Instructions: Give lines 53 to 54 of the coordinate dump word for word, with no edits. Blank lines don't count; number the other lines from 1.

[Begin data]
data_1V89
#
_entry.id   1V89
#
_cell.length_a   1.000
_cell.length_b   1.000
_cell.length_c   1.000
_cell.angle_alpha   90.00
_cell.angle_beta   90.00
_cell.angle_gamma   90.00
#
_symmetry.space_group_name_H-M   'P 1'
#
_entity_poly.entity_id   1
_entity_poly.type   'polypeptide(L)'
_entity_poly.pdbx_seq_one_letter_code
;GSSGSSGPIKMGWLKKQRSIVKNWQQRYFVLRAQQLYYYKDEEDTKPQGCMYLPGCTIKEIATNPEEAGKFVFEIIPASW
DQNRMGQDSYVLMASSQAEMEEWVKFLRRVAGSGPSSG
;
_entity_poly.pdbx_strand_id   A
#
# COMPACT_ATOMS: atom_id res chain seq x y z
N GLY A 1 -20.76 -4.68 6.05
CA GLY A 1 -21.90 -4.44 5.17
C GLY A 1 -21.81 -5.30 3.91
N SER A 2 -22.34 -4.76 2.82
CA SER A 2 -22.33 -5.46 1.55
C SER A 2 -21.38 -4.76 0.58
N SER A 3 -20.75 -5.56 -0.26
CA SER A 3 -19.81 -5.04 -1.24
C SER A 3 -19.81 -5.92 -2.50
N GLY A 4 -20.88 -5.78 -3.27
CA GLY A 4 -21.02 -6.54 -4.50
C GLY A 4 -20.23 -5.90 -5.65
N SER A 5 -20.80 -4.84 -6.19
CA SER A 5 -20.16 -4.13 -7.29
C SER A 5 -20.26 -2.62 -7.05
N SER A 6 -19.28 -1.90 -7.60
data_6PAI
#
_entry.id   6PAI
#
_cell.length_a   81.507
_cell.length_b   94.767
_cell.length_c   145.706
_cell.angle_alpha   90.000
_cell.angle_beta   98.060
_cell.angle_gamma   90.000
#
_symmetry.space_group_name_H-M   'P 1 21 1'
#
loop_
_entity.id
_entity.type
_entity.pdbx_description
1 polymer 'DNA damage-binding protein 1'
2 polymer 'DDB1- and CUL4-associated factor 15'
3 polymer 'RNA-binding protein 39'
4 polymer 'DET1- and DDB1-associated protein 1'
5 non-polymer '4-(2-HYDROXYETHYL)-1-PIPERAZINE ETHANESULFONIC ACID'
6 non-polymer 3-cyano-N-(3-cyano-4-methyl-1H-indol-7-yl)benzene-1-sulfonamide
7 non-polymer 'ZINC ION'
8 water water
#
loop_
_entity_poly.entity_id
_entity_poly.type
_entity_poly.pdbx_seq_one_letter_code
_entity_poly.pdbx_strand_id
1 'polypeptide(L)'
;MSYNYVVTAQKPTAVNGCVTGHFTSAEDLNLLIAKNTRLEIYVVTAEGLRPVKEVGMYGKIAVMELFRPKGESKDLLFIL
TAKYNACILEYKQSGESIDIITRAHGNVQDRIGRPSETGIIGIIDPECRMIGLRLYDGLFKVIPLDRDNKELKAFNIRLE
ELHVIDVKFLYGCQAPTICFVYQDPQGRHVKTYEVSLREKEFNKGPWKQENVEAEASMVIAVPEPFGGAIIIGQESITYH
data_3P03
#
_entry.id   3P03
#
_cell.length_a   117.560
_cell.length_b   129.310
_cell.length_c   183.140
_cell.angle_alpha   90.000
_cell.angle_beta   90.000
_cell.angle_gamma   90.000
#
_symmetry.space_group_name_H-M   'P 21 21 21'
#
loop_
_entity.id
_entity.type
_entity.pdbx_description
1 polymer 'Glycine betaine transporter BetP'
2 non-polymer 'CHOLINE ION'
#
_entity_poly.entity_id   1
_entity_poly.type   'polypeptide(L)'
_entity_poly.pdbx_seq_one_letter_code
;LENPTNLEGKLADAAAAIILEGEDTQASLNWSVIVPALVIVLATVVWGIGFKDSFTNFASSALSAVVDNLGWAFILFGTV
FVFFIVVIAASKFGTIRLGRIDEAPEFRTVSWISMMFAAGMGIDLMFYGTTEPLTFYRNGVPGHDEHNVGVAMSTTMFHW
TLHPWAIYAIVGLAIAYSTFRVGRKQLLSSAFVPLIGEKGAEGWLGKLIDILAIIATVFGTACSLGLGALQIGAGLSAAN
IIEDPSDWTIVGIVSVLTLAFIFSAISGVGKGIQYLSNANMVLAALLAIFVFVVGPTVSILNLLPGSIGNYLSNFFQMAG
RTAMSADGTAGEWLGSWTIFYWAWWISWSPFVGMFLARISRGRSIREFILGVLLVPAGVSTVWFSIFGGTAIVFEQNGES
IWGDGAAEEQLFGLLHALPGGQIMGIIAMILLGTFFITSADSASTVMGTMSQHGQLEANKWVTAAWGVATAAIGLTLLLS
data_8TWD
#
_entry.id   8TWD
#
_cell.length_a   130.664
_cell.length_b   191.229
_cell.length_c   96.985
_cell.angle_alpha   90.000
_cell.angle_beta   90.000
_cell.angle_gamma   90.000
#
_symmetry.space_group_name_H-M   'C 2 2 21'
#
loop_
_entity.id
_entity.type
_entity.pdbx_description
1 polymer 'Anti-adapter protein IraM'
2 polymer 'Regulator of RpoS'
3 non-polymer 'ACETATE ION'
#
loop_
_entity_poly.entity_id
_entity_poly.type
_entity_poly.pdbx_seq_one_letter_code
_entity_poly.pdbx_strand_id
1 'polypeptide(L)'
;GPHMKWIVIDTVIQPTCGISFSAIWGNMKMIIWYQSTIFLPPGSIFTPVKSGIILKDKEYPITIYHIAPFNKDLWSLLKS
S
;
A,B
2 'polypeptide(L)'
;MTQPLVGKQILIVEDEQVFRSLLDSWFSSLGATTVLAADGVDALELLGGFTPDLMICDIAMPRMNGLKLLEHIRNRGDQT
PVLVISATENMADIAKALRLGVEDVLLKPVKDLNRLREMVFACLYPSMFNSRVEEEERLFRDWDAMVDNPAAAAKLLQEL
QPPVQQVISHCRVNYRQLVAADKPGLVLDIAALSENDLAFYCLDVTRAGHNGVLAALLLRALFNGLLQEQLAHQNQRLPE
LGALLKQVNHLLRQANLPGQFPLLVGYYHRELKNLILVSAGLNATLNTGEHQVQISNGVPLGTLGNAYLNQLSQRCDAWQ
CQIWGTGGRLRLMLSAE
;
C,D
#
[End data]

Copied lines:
_entity.id
_entity.type